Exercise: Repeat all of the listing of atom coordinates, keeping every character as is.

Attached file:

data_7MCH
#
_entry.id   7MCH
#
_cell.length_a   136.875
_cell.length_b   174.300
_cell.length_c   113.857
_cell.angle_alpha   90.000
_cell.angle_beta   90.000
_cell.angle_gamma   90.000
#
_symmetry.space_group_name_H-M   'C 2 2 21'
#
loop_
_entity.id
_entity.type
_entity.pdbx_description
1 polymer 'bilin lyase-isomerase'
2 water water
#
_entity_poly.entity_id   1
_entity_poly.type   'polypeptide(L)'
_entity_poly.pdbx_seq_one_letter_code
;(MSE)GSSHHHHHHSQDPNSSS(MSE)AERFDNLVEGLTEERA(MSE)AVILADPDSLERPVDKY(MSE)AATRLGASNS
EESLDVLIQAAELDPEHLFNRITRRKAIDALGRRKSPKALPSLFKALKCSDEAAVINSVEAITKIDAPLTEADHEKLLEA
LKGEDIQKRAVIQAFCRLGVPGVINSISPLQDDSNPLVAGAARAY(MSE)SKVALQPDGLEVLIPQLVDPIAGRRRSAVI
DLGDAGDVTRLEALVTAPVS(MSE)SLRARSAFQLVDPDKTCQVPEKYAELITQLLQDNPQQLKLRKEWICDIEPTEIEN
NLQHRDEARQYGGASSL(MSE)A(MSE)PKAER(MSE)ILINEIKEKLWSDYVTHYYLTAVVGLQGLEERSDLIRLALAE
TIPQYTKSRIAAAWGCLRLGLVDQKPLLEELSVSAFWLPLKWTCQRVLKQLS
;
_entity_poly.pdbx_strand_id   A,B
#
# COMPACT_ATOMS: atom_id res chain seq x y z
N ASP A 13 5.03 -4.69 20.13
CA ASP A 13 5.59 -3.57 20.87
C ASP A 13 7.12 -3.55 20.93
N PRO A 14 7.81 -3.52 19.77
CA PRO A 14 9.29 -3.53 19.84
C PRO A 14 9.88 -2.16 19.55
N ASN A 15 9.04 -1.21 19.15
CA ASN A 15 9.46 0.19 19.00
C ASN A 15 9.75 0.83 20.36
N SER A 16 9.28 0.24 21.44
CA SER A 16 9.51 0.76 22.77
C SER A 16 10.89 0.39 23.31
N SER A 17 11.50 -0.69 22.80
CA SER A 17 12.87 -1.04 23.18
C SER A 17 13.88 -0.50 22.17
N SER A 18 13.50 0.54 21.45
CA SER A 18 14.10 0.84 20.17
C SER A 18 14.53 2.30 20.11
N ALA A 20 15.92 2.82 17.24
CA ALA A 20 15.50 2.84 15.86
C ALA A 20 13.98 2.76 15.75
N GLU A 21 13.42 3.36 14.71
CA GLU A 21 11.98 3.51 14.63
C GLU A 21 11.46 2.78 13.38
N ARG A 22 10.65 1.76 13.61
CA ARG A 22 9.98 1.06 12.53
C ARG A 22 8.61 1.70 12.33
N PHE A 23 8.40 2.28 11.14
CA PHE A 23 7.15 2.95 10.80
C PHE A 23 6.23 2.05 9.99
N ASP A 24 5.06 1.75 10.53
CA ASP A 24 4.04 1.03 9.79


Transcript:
data_7MCH
#
_entry.id   7MCH
#
_cell.length_a   136.875
_cell.length_b   174.300
_cell.length_c   113.857
_cell.angle_alpha   90.000
_cell.angle_beta   90.000
_cell.angle_gamma   90.000
#
_symmetry.space_group_name_H-M   'C 2 2 21'
#
loop_
_entity.id
_entity.type
_entity.pdbx_description
1 polymer 'bilin lyase-isomerase'
2 water water
#
_entity_poly.entity_id   1
_entity_poly.type   'polypeptide(L)'
_entity_poly.pdbx_seq_one_letter_code
;(MSE)GSSHHHHHHSQDPNSSS(MSE)AERFDNLVEGLTEERA(MSE)AVILADPDSLERPVDKY(MSE)AATRLGASNS
EESLDVLIQAAELDPEHLFNRITRRKAIDALGRRKSPKALPSLFKALKCSDEAAVINSVEAITKIDAPLTEADHEKLLEA
LKGEDIQKRAVIQAFCRLGVPGVINSISPLQDDSNPLVAGAARAY(MSE)SKVALQPDGLEVLIPQLVDPIAGRRRSAVI
DLGDAGDVTRLEALVTAPVS(MSE)SLRARSAFQLVDPDKTCQVPEKYAELITQLLQDNPQQLKLRKEWICDIEPTEIEN
NLQHRDEARQYGGASSL(MSE)A(MSE)PKAER(MSE)ILINEIKEKLWSDYVTHYYLTAVVGLQGLEERSDLIRLALAE
TIPQYTKSRIAAAWGCLRLGLVDQKPLLEELSVSAFWLPLKWTCQRVLKQLS
;
_entity_poly.pdbx_strand_id   A,B
#
# COMPACT_ATOMS: atom_id res chain seq x y z
N ASP A 13 5.03 -4.69 20.13
CA ASP A 13 5.59 -3.57 20.87
C ASP A 13 7.12 -3.55 20.93
N PRO A 14 7.81 -3.52 19.77
CA PRO A 14 9.29 -3.53 19.84
C PRO A 14 9.88 -2.16 19.55
N ASN A 15 9.04 -1.21 19.15
CA ASN A 15 9.46 0.19 19.00
C ASN A 15 9.75 0.83 20.36
N SER A 16 9.28 0.24 21.44
CA SER A 16 9.51 0.76 22.77
C SER A 16 10.89 0.39 23.31
N SER A 17 11.50 -0.69 22.80
CA SER A 17 12.87 -1.04 23.18
C SER A 17 13.88 -0.50 22.17
N SER A 18 13.50 0.54 21.45
CA SER A 18 14.10 0.84 20.17
C SER A 18 14.53 2.30 20.11
N ALA A 20 15.92 2.82 17.24
CA ALA A 20 15.50 2.84 15.86
C ALA A 20 13.98 2.76 15.75
N GLU A 21 13.42 3.36 14.71
CA GLU A 21 11.98 3.51 14.63
C GLU A 21 11.46 2.78 13.38
N ARG A 22 10.65 1.76 13.61
CA ARG A 22 9.98 1.06 12.53
C ARG A 22 8.61 1.70 12.33
N PHE A 23 8.40 2.28 11.14
CA PHE A 23 7.15 2.95 10.80
C PHE A 23 6.23 2.05 9.99
N ASP A 24 5.06 1.75 10.53
CA ASP A 24 4.04 1.03 9.79